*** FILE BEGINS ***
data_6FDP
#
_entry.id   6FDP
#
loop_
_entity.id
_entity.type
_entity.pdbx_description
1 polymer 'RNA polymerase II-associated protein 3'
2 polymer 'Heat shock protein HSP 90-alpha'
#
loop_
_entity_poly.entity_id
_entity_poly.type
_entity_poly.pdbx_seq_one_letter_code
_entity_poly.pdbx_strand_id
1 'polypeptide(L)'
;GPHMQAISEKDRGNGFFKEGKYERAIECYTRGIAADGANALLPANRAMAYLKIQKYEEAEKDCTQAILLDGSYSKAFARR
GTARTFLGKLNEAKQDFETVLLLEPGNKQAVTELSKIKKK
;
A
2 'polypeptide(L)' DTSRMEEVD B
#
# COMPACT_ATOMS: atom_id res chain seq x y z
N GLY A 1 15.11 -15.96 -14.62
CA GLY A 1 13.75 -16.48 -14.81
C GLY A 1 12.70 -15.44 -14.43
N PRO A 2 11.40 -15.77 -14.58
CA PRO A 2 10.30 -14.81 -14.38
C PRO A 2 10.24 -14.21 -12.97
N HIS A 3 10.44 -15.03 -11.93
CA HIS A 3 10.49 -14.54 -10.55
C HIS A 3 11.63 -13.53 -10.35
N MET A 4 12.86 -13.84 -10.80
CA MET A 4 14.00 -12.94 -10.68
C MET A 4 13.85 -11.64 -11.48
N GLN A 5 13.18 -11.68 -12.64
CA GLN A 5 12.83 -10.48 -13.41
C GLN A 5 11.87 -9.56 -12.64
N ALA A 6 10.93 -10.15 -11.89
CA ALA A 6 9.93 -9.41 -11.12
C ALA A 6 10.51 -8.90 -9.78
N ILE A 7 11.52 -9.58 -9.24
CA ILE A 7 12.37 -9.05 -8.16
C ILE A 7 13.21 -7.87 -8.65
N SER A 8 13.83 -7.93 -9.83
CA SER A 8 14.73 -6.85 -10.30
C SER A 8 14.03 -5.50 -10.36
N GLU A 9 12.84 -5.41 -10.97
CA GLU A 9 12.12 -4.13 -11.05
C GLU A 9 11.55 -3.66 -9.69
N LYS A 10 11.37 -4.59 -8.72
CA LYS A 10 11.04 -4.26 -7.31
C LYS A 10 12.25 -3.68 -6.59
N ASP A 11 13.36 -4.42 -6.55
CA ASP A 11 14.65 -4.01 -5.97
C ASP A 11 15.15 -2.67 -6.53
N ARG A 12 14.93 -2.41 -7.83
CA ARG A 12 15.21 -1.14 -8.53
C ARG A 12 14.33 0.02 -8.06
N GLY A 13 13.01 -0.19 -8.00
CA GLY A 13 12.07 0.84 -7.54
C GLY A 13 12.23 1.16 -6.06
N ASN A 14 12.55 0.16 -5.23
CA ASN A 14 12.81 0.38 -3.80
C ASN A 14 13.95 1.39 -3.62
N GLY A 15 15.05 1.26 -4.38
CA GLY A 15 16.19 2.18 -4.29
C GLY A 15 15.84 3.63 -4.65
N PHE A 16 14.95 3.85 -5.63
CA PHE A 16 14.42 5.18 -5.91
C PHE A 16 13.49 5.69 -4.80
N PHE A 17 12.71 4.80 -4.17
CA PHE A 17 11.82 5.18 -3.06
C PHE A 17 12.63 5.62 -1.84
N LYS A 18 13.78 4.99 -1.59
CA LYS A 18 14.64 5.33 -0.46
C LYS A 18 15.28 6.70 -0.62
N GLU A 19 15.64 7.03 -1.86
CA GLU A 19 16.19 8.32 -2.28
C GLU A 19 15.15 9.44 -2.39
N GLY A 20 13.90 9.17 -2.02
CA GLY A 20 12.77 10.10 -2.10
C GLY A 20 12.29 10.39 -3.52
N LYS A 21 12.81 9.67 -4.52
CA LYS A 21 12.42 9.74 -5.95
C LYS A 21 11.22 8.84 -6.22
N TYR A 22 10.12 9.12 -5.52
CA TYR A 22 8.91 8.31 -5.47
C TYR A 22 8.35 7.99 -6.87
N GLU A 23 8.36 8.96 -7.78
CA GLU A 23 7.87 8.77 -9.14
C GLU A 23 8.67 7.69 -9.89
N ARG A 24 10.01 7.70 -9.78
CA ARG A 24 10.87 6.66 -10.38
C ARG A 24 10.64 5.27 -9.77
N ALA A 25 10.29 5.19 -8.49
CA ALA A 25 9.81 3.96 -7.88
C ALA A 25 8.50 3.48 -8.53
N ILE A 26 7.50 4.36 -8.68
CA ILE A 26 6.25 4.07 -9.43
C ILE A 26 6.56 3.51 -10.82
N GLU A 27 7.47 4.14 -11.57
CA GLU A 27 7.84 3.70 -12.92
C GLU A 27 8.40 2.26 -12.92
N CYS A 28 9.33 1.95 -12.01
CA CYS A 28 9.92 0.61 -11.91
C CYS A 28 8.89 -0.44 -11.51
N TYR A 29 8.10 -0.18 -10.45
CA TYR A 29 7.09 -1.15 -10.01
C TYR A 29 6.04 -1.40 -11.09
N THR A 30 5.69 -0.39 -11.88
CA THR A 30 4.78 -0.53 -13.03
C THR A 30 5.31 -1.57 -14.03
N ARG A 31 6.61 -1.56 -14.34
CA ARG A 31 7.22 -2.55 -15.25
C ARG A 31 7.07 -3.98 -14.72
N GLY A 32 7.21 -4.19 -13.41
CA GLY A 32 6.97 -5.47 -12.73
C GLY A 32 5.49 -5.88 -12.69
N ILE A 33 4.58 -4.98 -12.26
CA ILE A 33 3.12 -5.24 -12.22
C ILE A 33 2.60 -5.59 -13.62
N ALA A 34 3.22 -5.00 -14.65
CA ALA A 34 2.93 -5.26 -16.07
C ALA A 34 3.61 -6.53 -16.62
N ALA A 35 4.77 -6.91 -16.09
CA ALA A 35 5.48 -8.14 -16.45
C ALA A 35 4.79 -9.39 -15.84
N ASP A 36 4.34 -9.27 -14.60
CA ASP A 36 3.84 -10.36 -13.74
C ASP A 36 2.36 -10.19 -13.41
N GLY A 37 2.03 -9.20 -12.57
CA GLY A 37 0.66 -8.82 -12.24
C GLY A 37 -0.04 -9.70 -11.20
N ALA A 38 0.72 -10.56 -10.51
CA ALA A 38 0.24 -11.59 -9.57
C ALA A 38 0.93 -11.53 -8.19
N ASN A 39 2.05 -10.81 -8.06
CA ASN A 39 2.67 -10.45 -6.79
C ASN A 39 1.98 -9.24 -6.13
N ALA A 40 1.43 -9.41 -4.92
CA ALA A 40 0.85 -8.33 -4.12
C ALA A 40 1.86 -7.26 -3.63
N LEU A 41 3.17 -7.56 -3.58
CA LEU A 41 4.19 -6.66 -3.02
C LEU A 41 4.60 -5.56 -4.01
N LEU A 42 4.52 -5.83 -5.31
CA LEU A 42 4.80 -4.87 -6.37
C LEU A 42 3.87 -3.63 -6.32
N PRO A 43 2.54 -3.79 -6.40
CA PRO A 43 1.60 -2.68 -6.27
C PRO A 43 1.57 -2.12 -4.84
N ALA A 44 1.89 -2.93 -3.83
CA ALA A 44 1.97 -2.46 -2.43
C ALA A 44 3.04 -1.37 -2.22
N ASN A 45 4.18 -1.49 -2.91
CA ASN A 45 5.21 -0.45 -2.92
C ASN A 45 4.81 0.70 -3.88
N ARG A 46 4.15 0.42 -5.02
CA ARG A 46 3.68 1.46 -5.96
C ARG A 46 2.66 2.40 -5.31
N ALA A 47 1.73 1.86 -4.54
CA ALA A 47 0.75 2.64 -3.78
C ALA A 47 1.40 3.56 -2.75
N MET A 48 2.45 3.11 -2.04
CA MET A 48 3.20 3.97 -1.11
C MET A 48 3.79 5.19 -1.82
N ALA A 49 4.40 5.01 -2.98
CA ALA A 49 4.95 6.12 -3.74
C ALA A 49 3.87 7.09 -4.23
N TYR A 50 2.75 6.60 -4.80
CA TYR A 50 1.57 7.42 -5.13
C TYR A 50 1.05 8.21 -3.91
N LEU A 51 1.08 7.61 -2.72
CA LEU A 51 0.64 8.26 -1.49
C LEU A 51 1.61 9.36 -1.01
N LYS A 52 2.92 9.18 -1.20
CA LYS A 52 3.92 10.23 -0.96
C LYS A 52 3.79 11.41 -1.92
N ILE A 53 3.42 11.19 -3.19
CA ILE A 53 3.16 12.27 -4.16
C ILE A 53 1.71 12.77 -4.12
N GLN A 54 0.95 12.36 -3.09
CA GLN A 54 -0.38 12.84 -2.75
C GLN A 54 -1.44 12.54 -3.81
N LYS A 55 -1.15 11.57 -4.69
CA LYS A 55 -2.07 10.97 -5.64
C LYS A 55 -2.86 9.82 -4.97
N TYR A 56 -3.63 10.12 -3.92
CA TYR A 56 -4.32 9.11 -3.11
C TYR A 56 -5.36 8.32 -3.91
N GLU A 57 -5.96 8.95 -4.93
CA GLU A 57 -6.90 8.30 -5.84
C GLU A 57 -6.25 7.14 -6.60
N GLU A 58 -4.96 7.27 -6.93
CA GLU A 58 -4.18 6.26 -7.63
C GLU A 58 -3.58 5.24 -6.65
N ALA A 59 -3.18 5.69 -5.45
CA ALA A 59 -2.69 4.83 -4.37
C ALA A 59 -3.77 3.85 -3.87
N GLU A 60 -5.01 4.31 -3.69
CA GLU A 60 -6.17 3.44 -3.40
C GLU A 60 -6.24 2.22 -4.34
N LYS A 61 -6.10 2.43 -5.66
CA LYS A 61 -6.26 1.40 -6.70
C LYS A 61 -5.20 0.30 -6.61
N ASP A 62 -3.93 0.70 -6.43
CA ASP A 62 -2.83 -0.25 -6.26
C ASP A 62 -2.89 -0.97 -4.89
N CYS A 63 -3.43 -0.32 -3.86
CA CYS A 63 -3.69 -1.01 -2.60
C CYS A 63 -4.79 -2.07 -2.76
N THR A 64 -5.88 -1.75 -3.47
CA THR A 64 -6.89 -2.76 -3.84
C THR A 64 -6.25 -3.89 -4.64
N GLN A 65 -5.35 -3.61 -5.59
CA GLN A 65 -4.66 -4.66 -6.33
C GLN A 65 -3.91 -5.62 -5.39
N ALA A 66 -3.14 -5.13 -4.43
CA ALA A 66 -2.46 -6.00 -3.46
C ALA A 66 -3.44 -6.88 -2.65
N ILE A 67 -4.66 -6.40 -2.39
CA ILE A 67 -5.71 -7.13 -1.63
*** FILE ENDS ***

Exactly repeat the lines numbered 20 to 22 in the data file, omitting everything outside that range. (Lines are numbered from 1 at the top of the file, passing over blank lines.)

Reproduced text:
;
A
2 'polypeptide(L)' DTSRMEEVD B